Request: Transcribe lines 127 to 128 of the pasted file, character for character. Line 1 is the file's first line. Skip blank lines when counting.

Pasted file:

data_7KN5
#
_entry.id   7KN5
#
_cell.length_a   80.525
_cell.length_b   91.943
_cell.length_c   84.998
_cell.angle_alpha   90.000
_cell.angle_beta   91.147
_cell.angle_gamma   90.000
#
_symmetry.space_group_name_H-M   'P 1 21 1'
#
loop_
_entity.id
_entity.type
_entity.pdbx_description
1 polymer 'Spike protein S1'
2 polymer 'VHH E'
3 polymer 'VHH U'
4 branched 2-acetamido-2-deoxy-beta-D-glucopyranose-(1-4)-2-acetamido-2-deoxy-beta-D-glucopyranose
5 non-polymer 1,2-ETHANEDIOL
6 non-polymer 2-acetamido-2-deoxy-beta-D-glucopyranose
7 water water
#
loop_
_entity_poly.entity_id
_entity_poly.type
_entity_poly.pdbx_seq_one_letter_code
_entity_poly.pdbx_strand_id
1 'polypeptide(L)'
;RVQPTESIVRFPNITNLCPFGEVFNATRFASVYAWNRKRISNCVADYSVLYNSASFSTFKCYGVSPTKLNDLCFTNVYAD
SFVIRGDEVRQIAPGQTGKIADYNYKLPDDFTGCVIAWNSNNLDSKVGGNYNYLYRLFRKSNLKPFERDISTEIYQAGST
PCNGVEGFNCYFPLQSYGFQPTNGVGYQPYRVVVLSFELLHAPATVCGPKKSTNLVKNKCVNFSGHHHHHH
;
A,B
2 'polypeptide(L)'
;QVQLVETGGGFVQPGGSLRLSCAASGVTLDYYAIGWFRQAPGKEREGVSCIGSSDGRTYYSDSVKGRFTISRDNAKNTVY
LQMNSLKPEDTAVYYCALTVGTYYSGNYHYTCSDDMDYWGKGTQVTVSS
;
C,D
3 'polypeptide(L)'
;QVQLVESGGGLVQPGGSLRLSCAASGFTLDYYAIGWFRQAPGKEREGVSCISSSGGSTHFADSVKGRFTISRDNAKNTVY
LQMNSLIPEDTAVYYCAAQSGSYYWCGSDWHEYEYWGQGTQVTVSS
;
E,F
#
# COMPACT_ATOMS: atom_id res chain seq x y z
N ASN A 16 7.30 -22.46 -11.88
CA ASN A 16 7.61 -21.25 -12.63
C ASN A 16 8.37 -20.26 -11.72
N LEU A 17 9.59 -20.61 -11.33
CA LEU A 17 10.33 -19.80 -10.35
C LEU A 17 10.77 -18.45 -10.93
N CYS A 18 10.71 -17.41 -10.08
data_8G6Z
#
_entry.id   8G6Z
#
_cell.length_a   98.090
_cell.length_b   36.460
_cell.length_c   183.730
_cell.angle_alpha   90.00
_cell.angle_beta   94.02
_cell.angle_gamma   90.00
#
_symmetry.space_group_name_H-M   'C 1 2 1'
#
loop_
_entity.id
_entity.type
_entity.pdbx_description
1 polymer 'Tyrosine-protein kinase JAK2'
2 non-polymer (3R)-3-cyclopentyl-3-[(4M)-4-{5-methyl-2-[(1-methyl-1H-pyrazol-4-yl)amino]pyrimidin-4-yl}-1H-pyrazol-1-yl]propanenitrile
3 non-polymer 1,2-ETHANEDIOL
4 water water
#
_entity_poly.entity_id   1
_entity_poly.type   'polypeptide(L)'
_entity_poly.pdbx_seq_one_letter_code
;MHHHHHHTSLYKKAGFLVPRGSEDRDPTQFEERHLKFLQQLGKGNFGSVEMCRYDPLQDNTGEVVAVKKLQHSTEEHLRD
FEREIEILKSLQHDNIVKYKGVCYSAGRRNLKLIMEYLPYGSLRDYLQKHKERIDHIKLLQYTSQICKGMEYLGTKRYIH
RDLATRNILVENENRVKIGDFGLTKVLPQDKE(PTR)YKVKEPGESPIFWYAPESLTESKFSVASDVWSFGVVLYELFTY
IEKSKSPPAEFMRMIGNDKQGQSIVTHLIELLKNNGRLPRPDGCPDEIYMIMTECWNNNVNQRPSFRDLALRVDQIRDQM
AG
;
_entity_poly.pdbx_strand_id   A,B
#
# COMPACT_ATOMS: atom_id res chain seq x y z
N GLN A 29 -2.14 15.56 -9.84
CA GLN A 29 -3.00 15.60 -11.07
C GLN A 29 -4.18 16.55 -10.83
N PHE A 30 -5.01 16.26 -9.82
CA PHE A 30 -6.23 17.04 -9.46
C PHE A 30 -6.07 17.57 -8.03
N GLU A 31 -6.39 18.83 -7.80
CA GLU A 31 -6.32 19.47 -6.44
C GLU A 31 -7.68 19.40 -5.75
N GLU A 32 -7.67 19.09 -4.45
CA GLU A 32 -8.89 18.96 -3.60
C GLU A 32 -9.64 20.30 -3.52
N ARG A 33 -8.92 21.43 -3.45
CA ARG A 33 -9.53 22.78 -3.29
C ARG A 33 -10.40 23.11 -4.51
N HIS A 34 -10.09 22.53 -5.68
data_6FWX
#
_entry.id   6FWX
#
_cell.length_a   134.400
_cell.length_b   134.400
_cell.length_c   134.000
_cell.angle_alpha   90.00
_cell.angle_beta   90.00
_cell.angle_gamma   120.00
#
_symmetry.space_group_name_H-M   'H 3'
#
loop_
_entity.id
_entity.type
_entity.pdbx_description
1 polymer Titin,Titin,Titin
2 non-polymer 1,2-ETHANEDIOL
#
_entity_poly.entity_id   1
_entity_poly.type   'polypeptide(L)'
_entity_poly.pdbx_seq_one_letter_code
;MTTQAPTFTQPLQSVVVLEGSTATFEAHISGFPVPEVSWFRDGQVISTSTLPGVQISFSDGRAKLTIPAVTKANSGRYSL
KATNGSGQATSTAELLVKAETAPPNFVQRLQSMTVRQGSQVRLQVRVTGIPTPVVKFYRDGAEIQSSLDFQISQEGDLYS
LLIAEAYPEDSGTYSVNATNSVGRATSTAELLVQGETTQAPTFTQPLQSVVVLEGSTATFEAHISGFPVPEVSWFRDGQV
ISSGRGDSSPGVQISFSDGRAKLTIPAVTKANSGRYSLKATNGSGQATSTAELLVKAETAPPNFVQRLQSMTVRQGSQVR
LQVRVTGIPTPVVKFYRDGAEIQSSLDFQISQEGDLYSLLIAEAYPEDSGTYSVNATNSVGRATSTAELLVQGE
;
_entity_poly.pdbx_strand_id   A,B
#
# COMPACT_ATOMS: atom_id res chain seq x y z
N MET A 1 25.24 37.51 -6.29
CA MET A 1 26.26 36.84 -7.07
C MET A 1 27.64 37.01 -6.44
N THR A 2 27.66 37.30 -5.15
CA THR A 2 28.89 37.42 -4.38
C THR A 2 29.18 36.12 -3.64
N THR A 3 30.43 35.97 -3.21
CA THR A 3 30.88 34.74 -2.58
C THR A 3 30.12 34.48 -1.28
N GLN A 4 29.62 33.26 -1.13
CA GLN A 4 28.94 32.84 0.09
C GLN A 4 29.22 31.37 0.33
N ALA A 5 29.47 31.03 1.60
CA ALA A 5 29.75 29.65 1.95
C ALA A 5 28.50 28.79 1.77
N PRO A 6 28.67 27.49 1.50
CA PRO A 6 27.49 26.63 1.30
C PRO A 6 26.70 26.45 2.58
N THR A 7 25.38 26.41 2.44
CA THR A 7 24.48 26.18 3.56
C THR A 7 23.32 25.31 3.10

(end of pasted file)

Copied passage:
_entity_poly.type   'polypeptide(L)'
_entity_poly.pdbx_seq_one_letter_code